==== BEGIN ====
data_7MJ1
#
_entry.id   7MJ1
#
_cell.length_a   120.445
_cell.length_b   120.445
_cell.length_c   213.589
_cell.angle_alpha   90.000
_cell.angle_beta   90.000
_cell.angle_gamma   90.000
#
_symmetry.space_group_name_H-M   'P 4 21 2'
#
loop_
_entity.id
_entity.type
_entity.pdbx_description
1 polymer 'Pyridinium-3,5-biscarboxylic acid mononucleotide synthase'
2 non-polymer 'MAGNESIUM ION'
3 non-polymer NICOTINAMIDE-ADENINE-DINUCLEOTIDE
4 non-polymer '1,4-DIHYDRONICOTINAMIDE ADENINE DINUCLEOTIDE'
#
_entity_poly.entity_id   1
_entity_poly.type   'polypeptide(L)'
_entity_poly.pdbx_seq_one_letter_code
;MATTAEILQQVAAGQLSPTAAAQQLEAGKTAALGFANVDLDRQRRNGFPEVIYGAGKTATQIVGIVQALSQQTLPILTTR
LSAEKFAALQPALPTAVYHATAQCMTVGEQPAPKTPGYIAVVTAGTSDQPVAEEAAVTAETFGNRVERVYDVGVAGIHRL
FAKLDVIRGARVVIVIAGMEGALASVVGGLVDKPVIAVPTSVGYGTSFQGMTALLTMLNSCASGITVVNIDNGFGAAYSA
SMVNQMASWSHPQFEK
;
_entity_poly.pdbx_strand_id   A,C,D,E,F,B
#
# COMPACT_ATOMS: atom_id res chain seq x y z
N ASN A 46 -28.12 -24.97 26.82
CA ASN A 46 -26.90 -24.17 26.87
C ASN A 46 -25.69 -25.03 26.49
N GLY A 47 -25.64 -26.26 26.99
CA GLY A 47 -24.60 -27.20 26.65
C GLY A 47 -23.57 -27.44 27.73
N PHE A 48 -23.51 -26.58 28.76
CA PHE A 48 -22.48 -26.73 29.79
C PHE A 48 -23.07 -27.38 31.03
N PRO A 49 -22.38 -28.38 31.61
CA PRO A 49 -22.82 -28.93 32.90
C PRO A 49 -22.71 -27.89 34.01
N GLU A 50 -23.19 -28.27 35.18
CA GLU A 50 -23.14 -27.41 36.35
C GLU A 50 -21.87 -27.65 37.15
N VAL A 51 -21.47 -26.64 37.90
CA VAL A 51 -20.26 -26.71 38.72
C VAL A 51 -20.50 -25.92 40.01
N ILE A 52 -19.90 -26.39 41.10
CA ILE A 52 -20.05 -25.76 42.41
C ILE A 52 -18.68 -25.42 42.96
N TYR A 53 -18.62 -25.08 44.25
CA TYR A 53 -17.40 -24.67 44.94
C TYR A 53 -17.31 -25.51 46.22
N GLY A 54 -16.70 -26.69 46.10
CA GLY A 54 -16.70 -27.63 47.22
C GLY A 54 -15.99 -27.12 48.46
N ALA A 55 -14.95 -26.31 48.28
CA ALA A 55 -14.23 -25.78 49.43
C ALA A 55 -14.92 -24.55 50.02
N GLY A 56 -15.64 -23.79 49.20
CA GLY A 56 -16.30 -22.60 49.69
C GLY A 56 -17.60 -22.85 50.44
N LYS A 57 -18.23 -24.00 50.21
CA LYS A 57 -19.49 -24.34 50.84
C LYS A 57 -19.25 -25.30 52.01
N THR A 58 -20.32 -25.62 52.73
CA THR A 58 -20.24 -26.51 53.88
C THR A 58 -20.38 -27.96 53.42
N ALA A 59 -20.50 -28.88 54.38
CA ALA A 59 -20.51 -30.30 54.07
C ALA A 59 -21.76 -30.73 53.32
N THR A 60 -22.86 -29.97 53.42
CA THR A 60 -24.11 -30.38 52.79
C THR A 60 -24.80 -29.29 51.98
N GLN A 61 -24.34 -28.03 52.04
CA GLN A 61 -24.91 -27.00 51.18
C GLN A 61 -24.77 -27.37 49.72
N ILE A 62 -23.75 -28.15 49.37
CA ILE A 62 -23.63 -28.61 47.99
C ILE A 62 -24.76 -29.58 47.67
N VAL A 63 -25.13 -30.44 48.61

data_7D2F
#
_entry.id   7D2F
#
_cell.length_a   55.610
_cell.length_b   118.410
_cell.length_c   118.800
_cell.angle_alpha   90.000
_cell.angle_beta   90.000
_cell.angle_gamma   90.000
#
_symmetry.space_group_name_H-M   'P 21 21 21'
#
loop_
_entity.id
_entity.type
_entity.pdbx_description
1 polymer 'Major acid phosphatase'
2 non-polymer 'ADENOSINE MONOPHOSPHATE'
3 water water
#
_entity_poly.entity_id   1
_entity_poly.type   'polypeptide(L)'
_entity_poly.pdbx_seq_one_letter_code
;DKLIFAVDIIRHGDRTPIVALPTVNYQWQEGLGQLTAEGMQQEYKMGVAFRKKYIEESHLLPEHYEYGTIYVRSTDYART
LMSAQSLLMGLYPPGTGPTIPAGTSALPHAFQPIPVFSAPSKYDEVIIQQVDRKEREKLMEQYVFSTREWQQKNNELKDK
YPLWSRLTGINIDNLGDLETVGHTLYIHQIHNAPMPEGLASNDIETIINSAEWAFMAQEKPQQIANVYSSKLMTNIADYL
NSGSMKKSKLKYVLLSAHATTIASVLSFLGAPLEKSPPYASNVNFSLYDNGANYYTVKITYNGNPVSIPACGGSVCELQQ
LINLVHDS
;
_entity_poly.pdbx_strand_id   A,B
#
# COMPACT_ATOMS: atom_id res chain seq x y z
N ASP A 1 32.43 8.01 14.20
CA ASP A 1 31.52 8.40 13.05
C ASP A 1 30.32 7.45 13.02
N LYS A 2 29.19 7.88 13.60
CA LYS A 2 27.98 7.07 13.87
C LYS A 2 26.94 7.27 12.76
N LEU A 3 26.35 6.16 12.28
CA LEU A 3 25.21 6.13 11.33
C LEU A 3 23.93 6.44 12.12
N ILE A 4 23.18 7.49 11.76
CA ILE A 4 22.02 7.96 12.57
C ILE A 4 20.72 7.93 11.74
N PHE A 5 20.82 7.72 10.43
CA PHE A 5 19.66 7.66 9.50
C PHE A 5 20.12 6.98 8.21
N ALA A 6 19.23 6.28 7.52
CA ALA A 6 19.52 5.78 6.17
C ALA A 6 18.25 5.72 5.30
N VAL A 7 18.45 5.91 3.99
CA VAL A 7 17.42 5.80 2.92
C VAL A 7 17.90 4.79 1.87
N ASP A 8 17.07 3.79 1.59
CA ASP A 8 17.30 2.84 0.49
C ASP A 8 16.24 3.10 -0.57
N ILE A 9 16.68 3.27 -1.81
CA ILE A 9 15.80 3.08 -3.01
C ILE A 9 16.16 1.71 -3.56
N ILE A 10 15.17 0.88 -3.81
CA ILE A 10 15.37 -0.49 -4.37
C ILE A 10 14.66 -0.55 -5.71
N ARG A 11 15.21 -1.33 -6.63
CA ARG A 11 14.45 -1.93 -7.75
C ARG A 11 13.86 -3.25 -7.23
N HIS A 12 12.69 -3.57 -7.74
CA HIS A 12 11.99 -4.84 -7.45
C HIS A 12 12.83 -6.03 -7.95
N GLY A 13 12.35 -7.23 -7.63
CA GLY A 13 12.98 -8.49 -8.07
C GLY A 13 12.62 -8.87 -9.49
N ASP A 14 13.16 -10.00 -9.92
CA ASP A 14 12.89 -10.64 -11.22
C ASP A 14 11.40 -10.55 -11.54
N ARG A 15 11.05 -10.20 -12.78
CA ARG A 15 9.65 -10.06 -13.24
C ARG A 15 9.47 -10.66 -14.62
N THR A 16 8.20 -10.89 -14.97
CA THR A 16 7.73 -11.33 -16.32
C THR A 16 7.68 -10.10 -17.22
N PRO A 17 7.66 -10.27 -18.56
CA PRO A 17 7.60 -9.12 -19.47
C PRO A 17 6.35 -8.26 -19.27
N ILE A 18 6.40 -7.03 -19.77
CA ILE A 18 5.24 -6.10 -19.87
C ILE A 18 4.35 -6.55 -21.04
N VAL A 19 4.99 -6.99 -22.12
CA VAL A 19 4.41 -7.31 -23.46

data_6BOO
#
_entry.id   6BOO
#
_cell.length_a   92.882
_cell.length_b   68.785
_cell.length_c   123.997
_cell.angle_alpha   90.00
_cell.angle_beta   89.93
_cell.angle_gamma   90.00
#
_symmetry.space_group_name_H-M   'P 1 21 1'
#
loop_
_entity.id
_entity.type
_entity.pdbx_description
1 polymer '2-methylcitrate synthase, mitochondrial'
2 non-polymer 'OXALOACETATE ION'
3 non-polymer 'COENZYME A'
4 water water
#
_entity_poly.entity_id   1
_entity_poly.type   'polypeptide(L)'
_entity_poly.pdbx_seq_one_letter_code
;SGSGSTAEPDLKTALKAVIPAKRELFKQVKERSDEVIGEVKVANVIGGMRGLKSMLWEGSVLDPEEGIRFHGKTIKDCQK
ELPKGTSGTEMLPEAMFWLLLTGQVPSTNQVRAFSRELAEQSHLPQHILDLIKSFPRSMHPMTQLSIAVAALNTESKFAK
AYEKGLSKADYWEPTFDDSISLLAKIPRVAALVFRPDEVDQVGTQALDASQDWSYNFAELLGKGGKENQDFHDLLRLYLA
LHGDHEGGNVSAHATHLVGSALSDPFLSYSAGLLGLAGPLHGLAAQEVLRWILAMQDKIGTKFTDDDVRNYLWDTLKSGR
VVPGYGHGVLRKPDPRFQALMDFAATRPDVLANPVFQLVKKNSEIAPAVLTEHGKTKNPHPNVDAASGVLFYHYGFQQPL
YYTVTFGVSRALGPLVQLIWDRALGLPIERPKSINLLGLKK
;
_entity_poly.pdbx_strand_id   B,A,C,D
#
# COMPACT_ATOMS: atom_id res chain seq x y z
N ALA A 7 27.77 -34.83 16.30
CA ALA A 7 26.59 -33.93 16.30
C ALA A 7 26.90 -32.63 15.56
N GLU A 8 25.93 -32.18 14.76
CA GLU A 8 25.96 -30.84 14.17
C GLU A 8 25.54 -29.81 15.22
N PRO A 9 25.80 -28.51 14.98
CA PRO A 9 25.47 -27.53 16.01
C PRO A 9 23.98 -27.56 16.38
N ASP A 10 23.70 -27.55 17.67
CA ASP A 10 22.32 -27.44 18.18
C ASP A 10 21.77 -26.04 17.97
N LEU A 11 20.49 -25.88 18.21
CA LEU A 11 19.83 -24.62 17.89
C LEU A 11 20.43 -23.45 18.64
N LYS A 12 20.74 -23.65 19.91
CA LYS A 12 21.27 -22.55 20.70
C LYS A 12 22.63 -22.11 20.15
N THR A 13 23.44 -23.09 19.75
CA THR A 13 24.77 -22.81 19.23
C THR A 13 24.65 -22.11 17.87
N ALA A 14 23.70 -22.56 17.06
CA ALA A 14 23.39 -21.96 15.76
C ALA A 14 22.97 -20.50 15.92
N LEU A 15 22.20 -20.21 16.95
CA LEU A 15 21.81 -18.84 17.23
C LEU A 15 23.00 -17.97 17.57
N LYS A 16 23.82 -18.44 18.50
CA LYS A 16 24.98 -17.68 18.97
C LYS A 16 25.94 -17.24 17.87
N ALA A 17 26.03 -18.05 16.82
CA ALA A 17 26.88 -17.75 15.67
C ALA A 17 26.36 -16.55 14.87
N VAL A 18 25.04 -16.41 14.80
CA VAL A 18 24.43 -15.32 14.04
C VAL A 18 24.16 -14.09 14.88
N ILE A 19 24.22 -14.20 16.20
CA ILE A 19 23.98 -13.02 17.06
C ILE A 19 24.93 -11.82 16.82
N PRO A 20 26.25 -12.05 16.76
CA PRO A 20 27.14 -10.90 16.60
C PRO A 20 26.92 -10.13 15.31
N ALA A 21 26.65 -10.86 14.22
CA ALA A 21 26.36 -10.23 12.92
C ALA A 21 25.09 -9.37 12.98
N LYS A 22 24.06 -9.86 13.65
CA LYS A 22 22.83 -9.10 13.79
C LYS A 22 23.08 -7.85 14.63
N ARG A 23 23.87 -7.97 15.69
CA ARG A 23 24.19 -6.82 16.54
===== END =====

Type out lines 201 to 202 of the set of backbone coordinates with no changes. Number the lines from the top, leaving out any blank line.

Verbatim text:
ELPKGTSGTEMLPEAMFWLLLTGQVPSTNQVRAFSRELAEQSHLPQHILDLIKSFPRSMHPMTQLSIAVAALNTESKFAK
AYEKGLSKADYWEPTFDDSISLLAKIPRVAALVFRPDEVDQVGTQALDASQDWSYNFAELLGKGGKENQDFHDLLRLYLA